“Unveil Vietnamese Fandom”: Hakuhodo Vietnam Group reveals its latest research

Jun. 1, 2023
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Hakuhodo Institute of Life and Living ASEAN (HILL ASEAN)’s Vietnam Group recently presented its latest research project, “Unveil Vietnamese Fandom—Why this new emerging culture matters to brands,” revealing deep insights on Vietnam’s growing interest in fandoms. HILL is a think tank specializing in sei-katsu-sha* research. The first institute was established in Tokyo in 1981, followed by HILL Shanghai in China in 2012 and HILL ASEAN in Bangkok, Thailand in 2014.

Fandoms have been on the rise in Vietnam, developing and expanding in exciting new ways. So what exactly is a fandom, and why are Vietnamese people so passionate about them? Two members of the Hakuhodo Vietnam Group—Nguyen Do Thanh, Strategic Planning Director, and Kanto Inada, Communication Designer—share key findings from the research, as well as how this knowledge can help brands.

Some people may think that a “fandom” refers to the collective fans of, for instance, a certain star or a movie franchise. How has the concept evolved?

THANH: The basic definition of a fandom that we’re talking about here is “a group of people who want to share and bond through a common passion or admiration that can influence lifestyles and life values.” We say they are “new,” but actually they are “newly discovered” rather than “newly occurring.”

Could you explain the difference between communities and fandoms?

KANTO: Communities and fandoms are essentially on the same continuum, and we consider a fandom to be an evolution of a community. However, there is a distinction between the two, and the clearest criterion is whether or not belonging to them can be part of a person’s identity.

Please tell us more about this identity aspect.

KANTO: As part of our research, we asked participants to select photos that represent their life, and we observed clear differences between those who belong to fandoms and those who do not. Those in fandoms often chose their fandom activity as the representation of their life, suggesting there are aspects of their identities that cannot be captured by demographics.

The rise of fandoms in Vietnam

How have fandoms been changing in Vietnam specifically?

THANH: Fandoms started during the social media boom as small, fragmented hobby groups, which made it easier for Vietnamese people to express themselves and to connect with like-minded people. Then during the pandemic, people had more down time, and felt bored and isolated, so they began spending more time on their personal aspirations and trying to connect to people with similar interests. That set the foundation for fandoms to expand after the pandemic.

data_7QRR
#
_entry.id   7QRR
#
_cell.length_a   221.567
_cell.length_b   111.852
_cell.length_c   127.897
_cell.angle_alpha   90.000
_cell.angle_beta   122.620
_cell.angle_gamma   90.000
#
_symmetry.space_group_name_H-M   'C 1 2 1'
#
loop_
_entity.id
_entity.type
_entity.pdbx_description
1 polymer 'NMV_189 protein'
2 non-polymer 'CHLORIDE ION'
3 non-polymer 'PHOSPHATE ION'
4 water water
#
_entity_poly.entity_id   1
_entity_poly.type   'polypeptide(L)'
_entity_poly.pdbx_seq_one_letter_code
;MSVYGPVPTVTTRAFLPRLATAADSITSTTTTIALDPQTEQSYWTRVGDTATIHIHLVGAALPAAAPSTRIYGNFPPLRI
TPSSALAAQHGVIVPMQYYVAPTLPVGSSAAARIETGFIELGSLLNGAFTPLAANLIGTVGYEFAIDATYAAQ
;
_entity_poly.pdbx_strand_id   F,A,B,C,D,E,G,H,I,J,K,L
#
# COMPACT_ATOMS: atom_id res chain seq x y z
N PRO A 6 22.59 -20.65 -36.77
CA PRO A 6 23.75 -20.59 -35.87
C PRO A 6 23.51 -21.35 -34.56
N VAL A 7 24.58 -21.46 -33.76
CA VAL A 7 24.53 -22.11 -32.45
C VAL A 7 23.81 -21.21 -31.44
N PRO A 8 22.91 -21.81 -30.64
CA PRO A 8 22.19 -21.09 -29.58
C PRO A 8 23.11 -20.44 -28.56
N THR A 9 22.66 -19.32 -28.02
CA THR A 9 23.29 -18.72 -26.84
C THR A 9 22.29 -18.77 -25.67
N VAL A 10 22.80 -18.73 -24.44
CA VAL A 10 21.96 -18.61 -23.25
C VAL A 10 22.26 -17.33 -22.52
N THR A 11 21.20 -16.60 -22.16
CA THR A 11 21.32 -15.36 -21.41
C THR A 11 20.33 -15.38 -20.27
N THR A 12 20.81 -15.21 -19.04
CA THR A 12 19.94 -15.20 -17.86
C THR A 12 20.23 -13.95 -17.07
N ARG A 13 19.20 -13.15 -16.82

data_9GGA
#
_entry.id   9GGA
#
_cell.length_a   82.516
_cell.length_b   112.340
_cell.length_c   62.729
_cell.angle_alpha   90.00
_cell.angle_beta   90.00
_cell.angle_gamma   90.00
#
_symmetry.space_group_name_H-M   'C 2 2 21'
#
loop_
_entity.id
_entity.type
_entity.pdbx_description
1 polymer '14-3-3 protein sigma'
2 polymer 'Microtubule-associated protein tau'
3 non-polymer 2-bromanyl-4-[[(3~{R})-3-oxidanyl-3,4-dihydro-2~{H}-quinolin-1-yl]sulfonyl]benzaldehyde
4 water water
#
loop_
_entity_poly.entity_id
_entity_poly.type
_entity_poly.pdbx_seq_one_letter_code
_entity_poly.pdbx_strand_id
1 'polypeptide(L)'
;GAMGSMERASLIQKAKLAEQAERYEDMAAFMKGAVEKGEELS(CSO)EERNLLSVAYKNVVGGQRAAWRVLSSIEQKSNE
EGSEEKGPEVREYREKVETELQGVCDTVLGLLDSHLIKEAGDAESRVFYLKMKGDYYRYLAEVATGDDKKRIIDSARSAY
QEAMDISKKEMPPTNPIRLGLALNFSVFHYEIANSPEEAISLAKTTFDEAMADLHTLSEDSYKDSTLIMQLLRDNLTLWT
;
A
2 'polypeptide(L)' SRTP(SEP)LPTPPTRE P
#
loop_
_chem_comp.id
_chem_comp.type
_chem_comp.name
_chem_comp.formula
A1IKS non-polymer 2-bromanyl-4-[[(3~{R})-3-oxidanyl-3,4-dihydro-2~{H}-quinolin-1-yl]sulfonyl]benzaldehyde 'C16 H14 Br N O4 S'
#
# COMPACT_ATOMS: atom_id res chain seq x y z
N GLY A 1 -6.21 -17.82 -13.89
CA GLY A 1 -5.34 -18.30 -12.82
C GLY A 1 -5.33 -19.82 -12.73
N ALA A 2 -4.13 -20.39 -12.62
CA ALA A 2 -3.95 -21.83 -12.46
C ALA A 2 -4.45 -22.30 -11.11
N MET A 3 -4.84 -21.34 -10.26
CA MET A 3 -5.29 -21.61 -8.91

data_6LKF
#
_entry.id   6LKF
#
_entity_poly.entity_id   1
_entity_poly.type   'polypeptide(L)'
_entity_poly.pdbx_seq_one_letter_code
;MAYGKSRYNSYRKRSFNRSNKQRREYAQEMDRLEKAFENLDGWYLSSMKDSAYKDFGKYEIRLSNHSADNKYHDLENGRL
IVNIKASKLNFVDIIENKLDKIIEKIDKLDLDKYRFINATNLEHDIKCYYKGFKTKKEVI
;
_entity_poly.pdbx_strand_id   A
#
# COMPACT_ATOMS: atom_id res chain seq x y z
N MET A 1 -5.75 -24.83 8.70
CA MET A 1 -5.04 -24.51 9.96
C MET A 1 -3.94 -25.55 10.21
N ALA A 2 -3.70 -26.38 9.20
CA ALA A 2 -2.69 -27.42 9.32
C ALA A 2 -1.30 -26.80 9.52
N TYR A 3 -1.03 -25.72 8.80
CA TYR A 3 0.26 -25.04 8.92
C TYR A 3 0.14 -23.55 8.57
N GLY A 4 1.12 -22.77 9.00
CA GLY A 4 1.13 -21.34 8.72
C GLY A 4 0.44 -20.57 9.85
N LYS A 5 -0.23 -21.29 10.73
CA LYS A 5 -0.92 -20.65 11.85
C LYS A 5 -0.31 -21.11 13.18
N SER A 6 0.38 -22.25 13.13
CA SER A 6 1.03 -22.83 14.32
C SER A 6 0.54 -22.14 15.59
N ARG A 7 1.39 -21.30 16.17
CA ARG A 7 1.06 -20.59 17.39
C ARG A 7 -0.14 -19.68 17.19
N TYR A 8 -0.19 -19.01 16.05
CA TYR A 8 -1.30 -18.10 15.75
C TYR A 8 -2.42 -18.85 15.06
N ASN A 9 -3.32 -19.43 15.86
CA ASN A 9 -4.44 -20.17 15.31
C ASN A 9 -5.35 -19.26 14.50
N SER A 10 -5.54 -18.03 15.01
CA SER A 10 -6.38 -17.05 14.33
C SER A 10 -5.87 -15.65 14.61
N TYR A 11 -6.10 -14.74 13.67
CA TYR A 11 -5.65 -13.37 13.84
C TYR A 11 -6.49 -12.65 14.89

What are some other underlying factors for why fandoms are becoming a new consumption trend?

THANH: Some of the key factors include: More disposable income brings opportunity for an aspirational lifestyle; people’s realization since the pandemic of their need for personal holistic growth beyond their family and career; a collectivist culture in Vietnam that favors connection; and finally, people seeking a space to escape the stresses of modern life.

Would you say this is unique to Vietnam due to its young population?

THANH: Based on our observations, the emergence of fandoms is not related to age. Vietnam is a collectivist country where people love to support each other, and the act of supporting is the basis for building relationships. So, I would say that an altruistic spirit is deeply rooted in Vietnamese culture, giving fandoms the ideal environment in which to flourish.

Living your best life—in a fandom

Do fandom activities have to be virtual, or can they take place in person?

THANH: Actually, it’s both! We could say that virtual platforms enable people to join in and have discussions, while in-person meet ups, at big events or smaller regular ones, are where people bond and grow together on a deeper level. Just as one example, consider people in a car adventure fandom group. They have weekly coffee sessions where they engage with each other as friends, and monthly trips together to explore new places recommended by a member. And they even hang out at garages to fix or tune up their cars together.